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all but the cats write here ... to remember, to share, to mumble, to shout ... follow along by RSS or email if you like.

Filtering by Tag: CO

Westward Ho! / Day 7 ... Letting Go in CO


Sunday, August 21

We had a lovely couple of hours in the morning before picking a bunch of wild sage, saying goodbye to the river, and pulling out for I70 again ... heading for a lunch date in Carbondale.

Michael did a Sol LeWitt job in Aspen a few years back, and one of the crew had been a CO local named Takeo. We met up with him for lunch in a local park, before heading on west towards Utah. Passing Vail and Breckenridge in 93° weather was a far cry from what high ski season must look like, but it didn't hold any real appeal either way … my tolerance for big crowds seems to diminish with every passing year.

The mighty Colorado

The mighty Colorado

We stopped in a town mid afternoon to try to figure out a campsite, and after spending 20 minutes thumbing through the apps I use (Allstays and RV Parky and if you're interested) … the string broke.  The string that connected Freedom Bird's steering wheel to my Navigational Ninja hat, which was lying crumpled somewhere in the pile of snacks and papers and resentment swirling around my feet. 

After some toasty but productive discussion, my desire to have a known destination by late afternoon proved to be too much to deal with, so we ended up chucking it out the window, along with my responsibility to find said site. It honestly was mostly a relief.  My fears of a state trooper knocking on the door at 3am because we'd end up sleeping on the side of the Interstate? They ostensibly followed the planning out the window, but remained stubbornly glued to the side of Matilda, just out of sight. Hmm.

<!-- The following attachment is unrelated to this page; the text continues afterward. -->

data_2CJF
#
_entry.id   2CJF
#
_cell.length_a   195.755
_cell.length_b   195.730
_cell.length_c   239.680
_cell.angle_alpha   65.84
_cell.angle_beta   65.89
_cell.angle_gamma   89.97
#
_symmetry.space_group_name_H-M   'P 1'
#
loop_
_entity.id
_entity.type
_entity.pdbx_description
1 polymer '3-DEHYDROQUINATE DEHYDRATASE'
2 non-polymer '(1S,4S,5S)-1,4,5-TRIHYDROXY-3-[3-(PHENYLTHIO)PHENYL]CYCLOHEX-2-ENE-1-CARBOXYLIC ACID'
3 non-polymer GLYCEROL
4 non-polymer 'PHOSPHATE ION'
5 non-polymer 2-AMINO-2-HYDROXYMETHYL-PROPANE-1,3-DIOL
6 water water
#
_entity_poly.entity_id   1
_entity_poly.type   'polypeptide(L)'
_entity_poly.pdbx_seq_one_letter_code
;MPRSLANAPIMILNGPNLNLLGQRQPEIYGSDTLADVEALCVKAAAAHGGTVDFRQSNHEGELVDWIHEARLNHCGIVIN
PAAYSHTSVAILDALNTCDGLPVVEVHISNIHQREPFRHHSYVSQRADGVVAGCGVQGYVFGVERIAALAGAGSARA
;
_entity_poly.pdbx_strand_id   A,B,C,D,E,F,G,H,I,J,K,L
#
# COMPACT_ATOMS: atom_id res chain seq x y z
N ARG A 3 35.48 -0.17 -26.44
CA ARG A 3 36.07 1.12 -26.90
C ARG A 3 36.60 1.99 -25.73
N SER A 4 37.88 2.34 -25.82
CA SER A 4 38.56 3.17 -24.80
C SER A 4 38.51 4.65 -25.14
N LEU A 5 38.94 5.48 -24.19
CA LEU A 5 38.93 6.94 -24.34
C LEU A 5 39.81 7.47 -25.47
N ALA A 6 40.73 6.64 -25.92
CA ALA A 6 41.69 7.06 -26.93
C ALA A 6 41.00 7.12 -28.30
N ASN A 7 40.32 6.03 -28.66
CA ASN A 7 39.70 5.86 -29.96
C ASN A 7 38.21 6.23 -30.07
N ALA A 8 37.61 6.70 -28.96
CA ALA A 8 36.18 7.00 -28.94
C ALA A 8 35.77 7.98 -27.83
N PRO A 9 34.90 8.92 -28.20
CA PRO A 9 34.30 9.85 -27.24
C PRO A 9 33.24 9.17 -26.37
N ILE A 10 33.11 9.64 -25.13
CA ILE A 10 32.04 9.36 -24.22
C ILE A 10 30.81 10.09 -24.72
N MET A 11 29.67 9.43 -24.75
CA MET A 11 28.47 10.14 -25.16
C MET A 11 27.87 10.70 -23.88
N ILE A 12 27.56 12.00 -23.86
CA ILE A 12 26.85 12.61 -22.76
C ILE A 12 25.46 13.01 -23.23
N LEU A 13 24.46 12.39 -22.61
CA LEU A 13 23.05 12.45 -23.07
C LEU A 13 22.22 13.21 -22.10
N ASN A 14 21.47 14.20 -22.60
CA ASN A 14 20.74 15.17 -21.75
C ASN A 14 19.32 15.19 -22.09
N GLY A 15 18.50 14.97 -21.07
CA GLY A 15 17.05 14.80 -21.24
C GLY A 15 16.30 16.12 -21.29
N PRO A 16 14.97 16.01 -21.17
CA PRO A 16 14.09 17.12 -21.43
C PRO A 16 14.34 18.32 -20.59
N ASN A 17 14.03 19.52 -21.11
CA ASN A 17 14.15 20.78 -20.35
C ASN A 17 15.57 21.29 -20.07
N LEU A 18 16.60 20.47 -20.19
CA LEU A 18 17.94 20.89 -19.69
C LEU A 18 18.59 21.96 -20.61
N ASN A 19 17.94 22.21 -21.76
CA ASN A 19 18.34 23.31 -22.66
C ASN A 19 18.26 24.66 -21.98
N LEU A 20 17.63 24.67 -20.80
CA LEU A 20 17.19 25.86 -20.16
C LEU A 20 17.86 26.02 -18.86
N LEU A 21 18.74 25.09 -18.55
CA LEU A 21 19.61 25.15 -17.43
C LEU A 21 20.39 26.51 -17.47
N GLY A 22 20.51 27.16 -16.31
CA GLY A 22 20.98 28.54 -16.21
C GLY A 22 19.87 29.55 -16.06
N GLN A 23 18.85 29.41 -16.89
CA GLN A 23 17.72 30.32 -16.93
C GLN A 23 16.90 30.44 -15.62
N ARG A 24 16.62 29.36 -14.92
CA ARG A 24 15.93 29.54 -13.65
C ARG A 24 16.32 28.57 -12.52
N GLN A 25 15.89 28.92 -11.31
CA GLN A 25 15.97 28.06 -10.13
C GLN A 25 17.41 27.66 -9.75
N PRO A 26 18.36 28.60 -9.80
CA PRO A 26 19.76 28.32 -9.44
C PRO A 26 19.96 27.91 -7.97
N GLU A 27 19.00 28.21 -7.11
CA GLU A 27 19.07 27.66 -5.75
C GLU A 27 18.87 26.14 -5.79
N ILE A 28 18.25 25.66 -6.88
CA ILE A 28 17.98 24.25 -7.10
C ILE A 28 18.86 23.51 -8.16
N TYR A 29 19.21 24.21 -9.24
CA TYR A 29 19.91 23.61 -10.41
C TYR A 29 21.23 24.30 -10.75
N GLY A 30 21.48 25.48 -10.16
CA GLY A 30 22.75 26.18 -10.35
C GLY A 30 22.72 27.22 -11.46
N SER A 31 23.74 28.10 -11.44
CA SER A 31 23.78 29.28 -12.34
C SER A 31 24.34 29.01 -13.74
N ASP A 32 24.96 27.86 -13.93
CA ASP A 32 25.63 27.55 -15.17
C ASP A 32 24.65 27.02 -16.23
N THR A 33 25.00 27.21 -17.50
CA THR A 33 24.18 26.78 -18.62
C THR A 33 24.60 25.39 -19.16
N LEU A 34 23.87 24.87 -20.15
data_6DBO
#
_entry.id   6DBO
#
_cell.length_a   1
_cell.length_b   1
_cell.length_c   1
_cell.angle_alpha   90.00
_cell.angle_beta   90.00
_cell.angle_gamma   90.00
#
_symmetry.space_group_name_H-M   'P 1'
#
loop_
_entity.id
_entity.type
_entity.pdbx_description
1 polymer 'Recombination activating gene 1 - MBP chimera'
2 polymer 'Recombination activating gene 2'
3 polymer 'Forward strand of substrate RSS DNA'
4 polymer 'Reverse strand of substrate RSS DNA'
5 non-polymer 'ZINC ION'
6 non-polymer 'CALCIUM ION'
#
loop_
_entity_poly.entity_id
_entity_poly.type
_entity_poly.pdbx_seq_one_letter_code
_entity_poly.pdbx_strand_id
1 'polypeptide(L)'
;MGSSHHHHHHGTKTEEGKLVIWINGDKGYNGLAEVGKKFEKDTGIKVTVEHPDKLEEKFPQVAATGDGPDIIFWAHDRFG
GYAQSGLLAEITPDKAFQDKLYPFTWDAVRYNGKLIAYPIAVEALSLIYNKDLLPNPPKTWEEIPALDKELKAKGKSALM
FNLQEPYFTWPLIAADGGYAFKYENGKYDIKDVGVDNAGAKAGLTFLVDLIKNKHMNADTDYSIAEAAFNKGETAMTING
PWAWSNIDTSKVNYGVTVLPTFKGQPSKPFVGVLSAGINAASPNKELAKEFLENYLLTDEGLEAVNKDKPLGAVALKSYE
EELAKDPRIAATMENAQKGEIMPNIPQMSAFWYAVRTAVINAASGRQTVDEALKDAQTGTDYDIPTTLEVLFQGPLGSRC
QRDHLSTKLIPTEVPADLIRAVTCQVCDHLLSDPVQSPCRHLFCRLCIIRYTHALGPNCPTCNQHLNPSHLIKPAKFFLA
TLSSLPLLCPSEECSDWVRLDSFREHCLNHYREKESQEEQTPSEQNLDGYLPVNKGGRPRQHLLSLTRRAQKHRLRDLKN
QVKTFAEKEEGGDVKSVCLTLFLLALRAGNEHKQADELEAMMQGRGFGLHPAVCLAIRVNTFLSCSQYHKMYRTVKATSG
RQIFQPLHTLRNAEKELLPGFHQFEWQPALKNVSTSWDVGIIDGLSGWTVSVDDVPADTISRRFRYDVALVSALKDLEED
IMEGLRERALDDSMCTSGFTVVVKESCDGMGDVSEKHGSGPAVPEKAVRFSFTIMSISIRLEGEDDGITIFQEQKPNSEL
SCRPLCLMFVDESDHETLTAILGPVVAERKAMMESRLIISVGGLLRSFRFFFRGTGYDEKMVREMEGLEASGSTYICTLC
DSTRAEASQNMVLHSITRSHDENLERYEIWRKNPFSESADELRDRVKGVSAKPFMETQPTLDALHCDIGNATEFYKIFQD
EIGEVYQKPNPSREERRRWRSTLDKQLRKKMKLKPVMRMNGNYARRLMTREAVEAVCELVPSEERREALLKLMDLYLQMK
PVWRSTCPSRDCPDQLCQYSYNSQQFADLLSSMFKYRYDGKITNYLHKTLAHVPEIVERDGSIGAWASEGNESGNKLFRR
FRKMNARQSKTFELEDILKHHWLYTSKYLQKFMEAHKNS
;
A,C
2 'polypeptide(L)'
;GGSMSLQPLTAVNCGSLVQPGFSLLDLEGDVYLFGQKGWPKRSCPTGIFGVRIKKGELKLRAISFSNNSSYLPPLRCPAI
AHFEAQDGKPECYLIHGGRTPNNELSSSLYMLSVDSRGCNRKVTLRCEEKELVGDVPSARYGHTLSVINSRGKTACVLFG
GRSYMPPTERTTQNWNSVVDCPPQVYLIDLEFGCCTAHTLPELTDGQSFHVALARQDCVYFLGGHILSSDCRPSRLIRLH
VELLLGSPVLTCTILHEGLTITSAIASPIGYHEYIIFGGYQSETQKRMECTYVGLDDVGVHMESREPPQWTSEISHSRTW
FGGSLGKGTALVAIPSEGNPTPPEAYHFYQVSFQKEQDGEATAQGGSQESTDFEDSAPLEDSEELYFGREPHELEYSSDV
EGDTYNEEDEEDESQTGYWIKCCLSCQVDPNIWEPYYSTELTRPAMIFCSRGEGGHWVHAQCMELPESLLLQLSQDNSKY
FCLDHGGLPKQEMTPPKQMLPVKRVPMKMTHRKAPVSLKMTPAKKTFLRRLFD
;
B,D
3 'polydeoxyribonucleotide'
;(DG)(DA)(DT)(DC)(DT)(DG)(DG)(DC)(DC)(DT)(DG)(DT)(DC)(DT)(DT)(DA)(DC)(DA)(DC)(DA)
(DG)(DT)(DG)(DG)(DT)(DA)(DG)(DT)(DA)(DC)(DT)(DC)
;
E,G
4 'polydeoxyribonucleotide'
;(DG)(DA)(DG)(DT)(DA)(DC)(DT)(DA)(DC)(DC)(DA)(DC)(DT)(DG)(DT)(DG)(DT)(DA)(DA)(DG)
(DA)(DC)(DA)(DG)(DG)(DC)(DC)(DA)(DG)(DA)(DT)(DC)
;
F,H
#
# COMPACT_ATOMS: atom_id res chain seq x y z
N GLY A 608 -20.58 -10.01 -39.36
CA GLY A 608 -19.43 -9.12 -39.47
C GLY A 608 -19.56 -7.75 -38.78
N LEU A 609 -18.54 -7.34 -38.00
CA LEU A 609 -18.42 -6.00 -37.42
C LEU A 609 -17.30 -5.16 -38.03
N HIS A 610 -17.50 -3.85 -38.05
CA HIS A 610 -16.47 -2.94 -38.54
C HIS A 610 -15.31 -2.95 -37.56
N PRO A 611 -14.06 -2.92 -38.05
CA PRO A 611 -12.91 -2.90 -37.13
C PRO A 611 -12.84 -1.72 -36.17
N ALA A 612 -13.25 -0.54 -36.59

Just over the border into Utah, we stopped at a scenic overlook to watch the sunset.  The fact that we had no place to rush to meant that we stayed for almost an hour, soaking up every last drop of the changing light.

Three hundred photos later, we pulled around the curve to leave and discovered a level-ish spot on the edge of the drive; making the split-second decision to pull over for the night, right behind a rig already parked there. Voila, a free spot! And a beautiful one to boot. I felt less apprehensive about getting in any trouble for it, because someone else was already there. I know, I know, but it's how my mind works.

Wedding T-7 and counting …

lots more pics here

previous posts : DAY 1  / DAY 2 / DAY 3 / DAY 4 / DAY 5 / DAY 6

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Westward Ho! / Day 6 ... The Great Divide


Saturday, August 20

Fynn and I snuck out early to take some bird photos on the local lake, but were back in time to get breakfast before getting on the road at 9:30 … a real feat for us. We are not Morning People, ever, though Fynn and I are traditionally up a fair bit before the other two. It's a chance for a bit of quiet time that I'm sorely lacking most days.

Once underway, we got our first glimpse of the mountains 20 miles east of Denver. Once around the city, Matilda got her first real workout, and we were a bit dismayed by the amount of black and white smoke she belched. We paused for a rest and a Google, deciding that we needed to keep her RPMs up on the hills, and that her turbo filter badly needed a scrubbing.

Winding through the mountains, we got off at a small town hoping for a spot to eat our lunch, but nearly got stuck in the process. The valleys are so narrow that turnarounds aren't possible at many exits, and this one would have been a real issue as we're 7+ tons total and the bridge we were facing had a 4 ton limit, but we managed to turn around in a nearly empty Dollar Store lot. The alternative would have been backing down the main street and around a tiny traffic circle … not a pleasant thought at all!

We hiked up over the Continental Divide's 9800' pass via the Eisenhower Tunnel, and got a taste of the first of many 6% grade signs, with the occasional 8% thrown in for good measure. We stopped in Silverthorne CO for gas, and Michael asked at the local National Parks office for any nearby boondocking spots. The attendant tore himself away from a private conversation long enough to tell him about a small free campground 8 miles up the road on the Blue River. Yay!